T-Street may be more crowded, but Kolohe will never be an Olympian

The general consensus in today’s surf culture is that surfing is more popular than ever. Spots around the world are becoming more densely packed, and you can always find a novice from California in the world’s most remote locations.

There are some who embrace one aspect of this current surf saturation – respect for the “sport.” There exists a segment of the surf population that clamors to elevate surfing to the ranks and popularity of bowling, tennis and NASCAR. They want professional surfing to be “legitimized,“ and hope that some day surfing will be an Olympic sport.

From what I see, in my region, summer line-ups are just as crowded as they were in 1987. The change I have witnessed is the number of those who surf in the winter, due to increased wetsuit technology, which allows the once summer hobbyists to feel more comfortable in cold conditions. , and obviously more tolerable.

But for those who desire for professional surfing to become mainstream, sorry, but your ship has already sailed. That opportunity came and went.

Surfing gave it a shot back in the mid-to-late 1980’s. Tom Curren was the new American upstart, and he became the biggest North American threat the professional surf world had ever seen. Despite Mr. Curren’s reclusive nature, he unwillingly became the media and industry messiah of American surfing. Things were going to change. The ASP moved to the states, and damn it, those so inclined were going to show America what they were missing.

Whether Tom Curren or The Association of Surfing Professionals had any direct or indirect influence, something happened in the 1980’s not seen since Gidget, Moondoogie and The Beach Boys. A fad erupted, and suddenly surf wear was all the rage, from obvious locations such as, Honolulu, all the way to the landlocked cities of the American plains. All of a sudden, it was cool to dress like a surfer. Surf magazines became as thick as Vogue and Cosmopolitan; ESPN aired surf contests, including all the stops on the burgeoning American Pro Tour (PSAA/Bud Tour) and a TV version of Surfer Magazine. Quiksilver even made enough money, during this era, to eventually sign Kelly Slater.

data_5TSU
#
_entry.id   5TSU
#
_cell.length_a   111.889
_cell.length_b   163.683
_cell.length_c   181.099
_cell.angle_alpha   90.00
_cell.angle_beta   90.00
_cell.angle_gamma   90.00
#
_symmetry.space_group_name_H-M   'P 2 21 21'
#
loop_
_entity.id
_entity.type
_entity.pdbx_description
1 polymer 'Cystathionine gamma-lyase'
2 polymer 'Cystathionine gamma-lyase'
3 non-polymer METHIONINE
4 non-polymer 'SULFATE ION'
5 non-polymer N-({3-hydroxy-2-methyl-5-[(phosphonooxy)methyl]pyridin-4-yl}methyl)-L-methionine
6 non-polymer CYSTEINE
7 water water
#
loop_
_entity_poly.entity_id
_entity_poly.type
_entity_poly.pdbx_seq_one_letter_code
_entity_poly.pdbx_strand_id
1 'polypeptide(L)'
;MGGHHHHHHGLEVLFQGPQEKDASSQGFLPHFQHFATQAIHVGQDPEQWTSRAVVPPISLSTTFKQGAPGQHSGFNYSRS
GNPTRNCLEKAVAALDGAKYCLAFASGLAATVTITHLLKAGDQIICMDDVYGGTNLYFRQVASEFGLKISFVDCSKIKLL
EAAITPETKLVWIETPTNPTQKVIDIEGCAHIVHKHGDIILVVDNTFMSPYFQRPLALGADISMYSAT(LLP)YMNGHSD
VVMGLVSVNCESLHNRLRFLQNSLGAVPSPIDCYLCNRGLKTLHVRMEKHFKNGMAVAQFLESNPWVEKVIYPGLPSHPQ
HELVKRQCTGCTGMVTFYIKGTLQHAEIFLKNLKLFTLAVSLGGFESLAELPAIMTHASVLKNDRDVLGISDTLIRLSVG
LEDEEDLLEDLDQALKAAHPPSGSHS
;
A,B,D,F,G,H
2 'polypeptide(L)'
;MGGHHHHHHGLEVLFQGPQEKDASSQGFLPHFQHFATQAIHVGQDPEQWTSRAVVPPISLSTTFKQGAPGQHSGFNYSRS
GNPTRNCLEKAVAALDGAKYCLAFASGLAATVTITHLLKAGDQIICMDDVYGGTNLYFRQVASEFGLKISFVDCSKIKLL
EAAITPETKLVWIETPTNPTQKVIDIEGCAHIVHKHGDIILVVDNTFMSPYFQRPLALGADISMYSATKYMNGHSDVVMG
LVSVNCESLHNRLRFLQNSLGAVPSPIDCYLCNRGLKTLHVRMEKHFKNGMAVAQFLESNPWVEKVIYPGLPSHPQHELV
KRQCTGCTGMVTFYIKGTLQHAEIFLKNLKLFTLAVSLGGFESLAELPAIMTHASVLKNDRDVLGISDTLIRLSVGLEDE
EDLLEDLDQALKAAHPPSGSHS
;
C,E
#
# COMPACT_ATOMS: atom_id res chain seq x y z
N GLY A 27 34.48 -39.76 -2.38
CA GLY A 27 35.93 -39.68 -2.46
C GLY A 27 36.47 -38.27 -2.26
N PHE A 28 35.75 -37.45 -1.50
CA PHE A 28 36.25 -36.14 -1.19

Never before and never again, will surfing be so highly available and promoted to America’s heartland. Yes, with today’s Internet more content is available, but you have to purposely find yourself there. Back in 1988, Bobby Joe, from Texarkana, searching for a college football game, would stumble upon ESPN airing Cheyne Horan shimmering down huge faces at Sunset Beach. That is much less likely to happen today.

Yes, Bobby Joe, and the rest of them, may have dug surf fashion for a moment or two, but . Your average Omaha, Nebraska resident will still choose to watch bowling opposed to a surf contest at Huntington Beach, unless it happens to be a riot year at The U.S Pro of Surfing. Even today, with better tour locations, they do not care. They don’t realize how much better Cloudbreak is compared to Manly Beach.

Throughout the years, ASP bigwigs and industry types hoped a charismatic world champ would better promote professional surfing especially in the untapped United States. For some odd reason, they thought they had such a person with the emergence of Tom Curren – a smooth stylish surfer, technically from the heart of American surfing, Southern California. Why they believed Tom was to be surfing’s pied piper is beyond comprehension. Curren was never a self-promoter, and he gave no inclination that he desired the spotlight or the responsibility to promote surfing to new markets. Part of Curren’s magic – besides his stylish surfing ability – was his aloof, shy, mysterious persona. Tom Curren was never a poster boy for anything, except for those who preferred the underground status of surfing’s eccentric characters. Tommy had the knack for appearing and disappearing, and always kept his handlers, the media and worldwide surf fans guessing. That is not the behavior becoming of a billboard, marketed, media hero.

Then Kelly appeared, just as Tom Curren’s dominance and prominence began to wane. Arguably better looking than Tom – in the standard Hollywood mold – Kelly burst on the scene, and was one of the few who actually lived-up to his amateur hype. He was the real deal, in a “sport” that hypes upstarts, while sadistically hoping for the inevitable tragic fall.

Fresh-faced, furry-headed, and full of youthful exuberance, Kelly arose from an upcoming, untapped area the surf industry was just beginning to drill. Cocoa Beach-bred, Kelly elevated the east coast’s reputation, and helped sell board shorts to legions of east coast dreamers. Unlike Tom Curren, Kelly wasn’t shy in front of the cameras. During his career, Mr. Slater, would manage to befriend at least one person from every known talent genre – from Eddy Vedder to Don Cheadle. Kelly even scored a role in the monumental network television show, Baywatch, and made tabloid fodder based on his female conquests. It’s hard to imagine a more desirable world champion, one who set records, and dominated the sport for the better part of two decades.

And after all of that – Tom Curren, a worldwide surf fashion craze, and the rise of surfing’s greatest star, Kelly Slater – it still wasn’t enough.

Cal, from Wyoming, still doesn’t give a shit about surfing or the almighty ASP. He doesn’t care about any Dream Tours, and if asked what he thought about Kelly Slater, Cal would most likely reply, “Who is she?”

Yes, over the last decade, surfing’s demographics have changed. There now exists more soccer moms and dads than there are Jeff Spicoli’s and Miki Dora’s, but surfing will never become a mainstream professional sport. Its coverage in the heartland will always be relegated to a few periodic media hypes of big wave events and shark attacks.

And that’s a good thing.